My host clearly is a huge Dr. Who fan. There is Dr. Who stuff everywhere, including this pinball machine.

I paused to try and fix the phone again, but still to little effect. I wasn’t even able to make the promised WiFi calls for a long time, until after re-seating the SIM yet again got the phone to recognize that option. I called Sprint, and their systems were down. Cursing their name I gave up and instead headed downtown.

First stop – in the wrong direction (again!) – was Camden Market. Trip advisor suggested it because it was nearby and is somehow the fourth most visited tourist attraction. Camden has a series of 6 markets, of which I only hit a couple. I quickly decided that none of the pithy t-shirts interested me and there really was nothing I needed. The next market wasn’t much better, so that was that. Perhaps there was something I missed, but I decided to move on.


Oh – wait – there were the manually operated locks. Those were officiallly neat. I liked watching boats navigating the 6 (?) foot drop in the river using the locks. And the river itself was quite nice.


Next stop: Central London and the Churchill War Rooms. These were fascinating. This is where Winston Churchill and his staff led World War II from. They had the building retrofitted with 6-foot thick steel and concrete protection and, from here, coordinated the fight against the Germans.


This is the little room that contained the hotline to President Roosevelt.

As I wended my way through the complex of rooms, I reflected on how many important decisions had been made here, how many millions of lives had been touched, and what a small, confining, area this really was.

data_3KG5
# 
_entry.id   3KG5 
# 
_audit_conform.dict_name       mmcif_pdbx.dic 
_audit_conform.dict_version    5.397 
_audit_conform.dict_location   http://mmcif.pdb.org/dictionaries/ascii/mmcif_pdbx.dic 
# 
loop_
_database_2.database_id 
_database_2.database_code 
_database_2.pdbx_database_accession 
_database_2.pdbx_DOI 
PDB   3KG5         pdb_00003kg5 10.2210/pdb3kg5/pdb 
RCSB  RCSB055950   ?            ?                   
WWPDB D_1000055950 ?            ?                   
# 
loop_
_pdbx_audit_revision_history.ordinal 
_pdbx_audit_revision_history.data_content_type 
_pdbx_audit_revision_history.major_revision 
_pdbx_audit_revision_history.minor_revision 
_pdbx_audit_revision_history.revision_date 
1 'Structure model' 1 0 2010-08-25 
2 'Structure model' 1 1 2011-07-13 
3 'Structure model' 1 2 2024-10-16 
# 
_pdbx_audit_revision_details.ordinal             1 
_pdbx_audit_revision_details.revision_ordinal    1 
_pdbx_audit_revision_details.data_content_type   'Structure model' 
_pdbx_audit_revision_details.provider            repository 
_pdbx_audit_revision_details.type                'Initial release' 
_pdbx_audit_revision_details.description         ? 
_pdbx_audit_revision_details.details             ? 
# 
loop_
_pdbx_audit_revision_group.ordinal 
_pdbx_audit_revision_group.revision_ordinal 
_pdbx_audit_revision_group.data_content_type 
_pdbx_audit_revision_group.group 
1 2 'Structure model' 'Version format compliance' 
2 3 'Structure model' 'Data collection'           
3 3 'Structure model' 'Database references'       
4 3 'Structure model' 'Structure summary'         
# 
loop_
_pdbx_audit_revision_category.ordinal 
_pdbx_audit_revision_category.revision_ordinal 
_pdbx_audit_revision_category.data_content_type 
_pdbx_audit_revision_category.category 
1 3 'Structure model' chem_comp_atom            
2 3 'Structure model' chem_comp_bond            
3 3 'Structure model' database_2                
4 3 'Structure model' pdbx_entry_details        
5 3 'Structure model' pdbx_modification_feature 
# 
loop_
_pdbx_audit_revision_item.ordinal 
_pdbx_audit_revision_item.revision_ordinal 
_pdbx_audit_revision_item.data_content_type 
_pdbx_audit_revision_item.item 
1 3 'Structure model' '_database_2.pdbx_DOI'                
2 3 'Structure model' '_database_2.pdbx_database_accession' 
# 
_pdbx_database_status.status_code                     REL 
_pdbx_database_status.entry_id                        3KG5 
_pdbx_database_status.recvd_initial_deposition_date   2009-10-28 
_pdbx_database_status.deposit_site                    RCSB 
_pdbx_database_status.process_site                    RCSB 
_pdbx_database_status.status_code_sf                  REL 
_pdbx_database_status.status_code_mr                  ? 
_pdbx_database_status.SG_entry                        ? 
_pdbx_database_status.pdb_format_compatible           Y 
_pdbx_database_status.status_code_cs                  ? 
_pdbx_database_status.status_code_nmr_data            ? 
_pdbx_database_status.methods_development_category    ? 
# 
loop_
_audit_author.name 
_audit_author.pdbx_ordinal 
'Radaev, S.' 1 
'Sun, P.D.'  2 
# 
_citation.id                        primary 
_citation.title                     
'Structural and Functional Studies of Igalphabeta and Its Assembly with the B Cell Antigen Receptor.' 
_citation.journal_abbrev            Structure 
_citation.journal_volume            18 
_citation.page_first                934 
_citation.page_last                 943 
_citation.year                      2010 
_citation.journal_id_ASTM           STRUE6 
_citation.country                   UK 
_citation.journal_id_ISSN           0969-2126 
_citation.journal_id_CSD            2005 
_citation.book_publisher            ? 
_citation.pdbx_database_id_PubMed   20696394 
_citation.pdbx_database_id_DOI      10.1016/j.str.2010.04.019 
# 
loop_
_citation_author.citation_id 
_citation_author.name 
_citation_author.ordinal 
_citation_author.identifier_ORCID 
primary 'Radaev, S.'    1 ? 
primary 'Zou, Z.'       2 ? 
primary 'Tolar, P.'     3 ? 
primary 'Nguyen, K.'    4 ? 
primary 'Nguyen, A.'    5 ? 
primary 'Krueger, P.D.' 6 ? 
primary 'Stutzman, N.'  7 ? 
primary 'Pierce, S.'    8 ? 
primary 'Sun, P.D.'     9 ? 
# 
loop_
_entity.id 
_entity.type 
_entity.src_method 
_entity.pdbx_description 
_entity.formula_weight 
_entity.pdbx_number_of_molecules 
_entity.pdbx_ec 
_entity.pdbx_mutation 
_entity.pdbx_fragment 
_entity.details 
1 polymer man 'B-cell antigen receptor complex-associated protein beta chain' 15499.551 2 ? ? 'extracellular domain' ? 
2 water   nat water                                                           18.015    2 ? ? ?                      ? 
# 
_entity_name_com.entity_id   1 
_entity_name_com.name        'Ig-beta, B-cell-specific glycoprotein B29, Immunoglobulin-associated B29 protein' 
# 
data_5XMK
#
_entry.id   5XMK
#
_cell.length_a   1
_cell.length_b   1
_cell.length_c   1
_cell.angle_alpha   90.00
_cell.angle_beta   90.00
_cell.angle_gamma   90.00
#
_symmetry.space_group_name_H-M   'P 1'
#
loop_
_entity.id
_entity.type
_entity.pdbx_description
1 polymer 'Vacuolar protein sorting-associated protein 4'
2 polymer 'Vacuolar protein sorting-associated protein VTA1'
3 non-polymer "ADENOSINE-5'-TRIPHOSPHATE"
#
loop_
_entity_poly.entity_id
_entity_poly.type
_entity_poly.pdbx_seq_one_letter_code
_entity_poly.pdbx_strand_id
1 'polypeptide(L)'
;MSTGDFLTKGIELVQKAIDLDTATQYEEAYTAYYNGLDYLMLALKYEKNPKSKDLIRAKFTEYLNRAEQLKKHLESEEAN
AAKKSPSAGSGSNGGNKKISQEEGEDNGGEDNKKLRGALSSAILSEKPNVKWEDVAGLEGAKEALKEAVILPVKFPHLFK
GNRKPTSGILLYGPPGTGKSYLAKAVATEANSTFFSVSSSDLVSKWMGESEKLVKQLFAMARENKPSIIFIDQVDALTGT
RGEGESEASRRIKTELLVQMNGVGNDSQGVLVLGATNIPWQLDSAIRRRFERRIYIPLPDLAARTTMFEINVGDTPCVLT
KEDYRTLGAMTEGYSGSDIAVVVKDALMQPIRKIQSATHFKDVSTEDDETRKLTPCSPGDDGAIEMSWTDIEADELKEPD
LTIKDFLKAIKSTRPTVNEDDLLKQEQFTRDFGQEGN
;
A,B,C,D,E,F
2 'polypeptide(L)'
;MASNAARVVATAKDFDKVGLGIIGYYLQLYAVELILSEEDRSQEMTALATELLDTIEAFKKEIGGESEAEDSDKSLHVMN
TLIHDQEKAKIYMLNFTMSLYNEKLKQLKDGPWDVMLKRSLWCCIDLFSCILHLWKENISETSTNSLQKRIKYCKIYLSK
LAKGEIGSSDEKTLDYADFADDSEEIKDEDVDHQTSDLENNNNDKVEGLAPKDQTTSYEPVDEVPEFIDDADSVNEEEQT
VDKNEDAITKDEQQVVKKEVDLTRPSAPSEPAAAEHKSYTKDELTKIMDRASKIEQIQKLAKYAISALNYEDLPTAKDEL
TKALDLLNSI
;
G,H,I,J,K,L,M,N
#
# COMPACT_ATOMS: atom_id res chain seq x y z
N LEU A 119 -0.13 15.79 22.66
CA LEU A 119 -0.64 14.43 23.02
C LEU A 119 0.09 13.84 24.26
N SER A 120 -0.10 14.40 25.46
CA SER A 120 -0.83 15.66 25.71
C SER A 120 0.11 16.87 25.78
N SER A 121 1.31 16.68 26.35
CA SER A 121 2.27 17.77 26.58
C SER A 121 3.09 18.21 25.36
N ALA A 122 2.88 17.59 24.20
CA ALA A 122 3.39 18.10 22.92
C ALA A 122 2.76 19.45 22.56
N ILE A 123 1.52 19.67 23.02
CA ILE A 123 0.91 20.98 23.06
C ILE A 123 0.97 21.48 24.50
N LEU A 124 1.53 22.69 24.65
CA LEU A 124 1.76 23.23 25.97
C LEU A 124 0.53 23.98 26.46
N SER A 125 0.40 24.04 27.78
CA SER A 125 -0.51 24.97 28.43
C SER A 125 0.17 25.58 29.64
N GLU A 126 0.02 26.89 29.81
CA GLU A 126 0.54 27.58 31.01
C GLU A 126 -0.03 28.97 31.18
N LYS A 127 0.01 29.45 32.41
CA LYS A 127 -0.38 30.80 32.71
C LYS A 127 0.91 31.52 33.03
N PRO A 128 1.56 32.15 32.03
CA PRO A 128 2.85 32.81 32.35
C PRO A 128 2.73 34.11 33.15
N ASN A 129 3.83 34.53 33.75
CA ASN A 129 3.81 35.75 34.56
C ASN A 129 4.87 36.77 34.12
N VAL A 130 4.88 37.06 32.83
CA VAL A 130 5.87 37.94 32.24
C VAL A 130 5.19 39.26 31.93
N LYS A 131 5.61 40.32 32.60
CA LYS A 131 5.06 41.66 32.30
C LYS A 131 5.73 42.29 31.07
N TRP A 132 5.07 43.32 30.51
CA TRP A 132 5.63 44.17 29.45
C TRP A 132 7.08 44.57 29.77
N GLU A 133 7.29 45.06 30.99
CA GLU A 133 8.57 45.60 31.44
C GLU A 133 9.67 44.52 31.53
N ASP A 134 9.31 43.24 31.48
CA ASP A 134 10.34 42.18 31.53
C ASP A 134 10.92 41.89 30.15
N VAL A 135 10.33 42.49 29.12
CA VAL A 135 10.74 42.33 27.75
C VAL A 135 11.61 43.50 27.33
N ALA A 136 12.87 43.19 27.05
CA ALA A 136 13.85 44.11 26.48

And it was really dimly lit. About halfway through, this became a problem. It wasn’t helping me stay awake at all. Had anybody been watching me, they would have seen me swoon precariously on numerous occasions. I had to get out.


Oh – there’s Churchill’s bedroom (he only slept there 3 times, I think)


I stopped at a pub for a late lunch. Sunday roast is a thing here. Lots of places have their own rendition, and I just had to have it. Here they had roast beef, broccoli, cauliflower, potatoes, carrots, parnsips, beans, and yorkshire pudding. And it was pretty darn good. And if you note – they had condiments! Condiments, I decided on my last visit here, are a quintessential element British cuisine and should not be shunned, but rather used with enthusiasm. 

From there I stumbled back to the flat where I decided to try to call Sprint again. After re-setting the SIM I still didn’t have WiFi calling, so I tried again and finally the networks were recognized. Satisfied, I slept for a number of hours before waking, cleaning up, and finding dinner (good Indian food, the second British cuisine!) And then, ultimately, a good night’s sleep.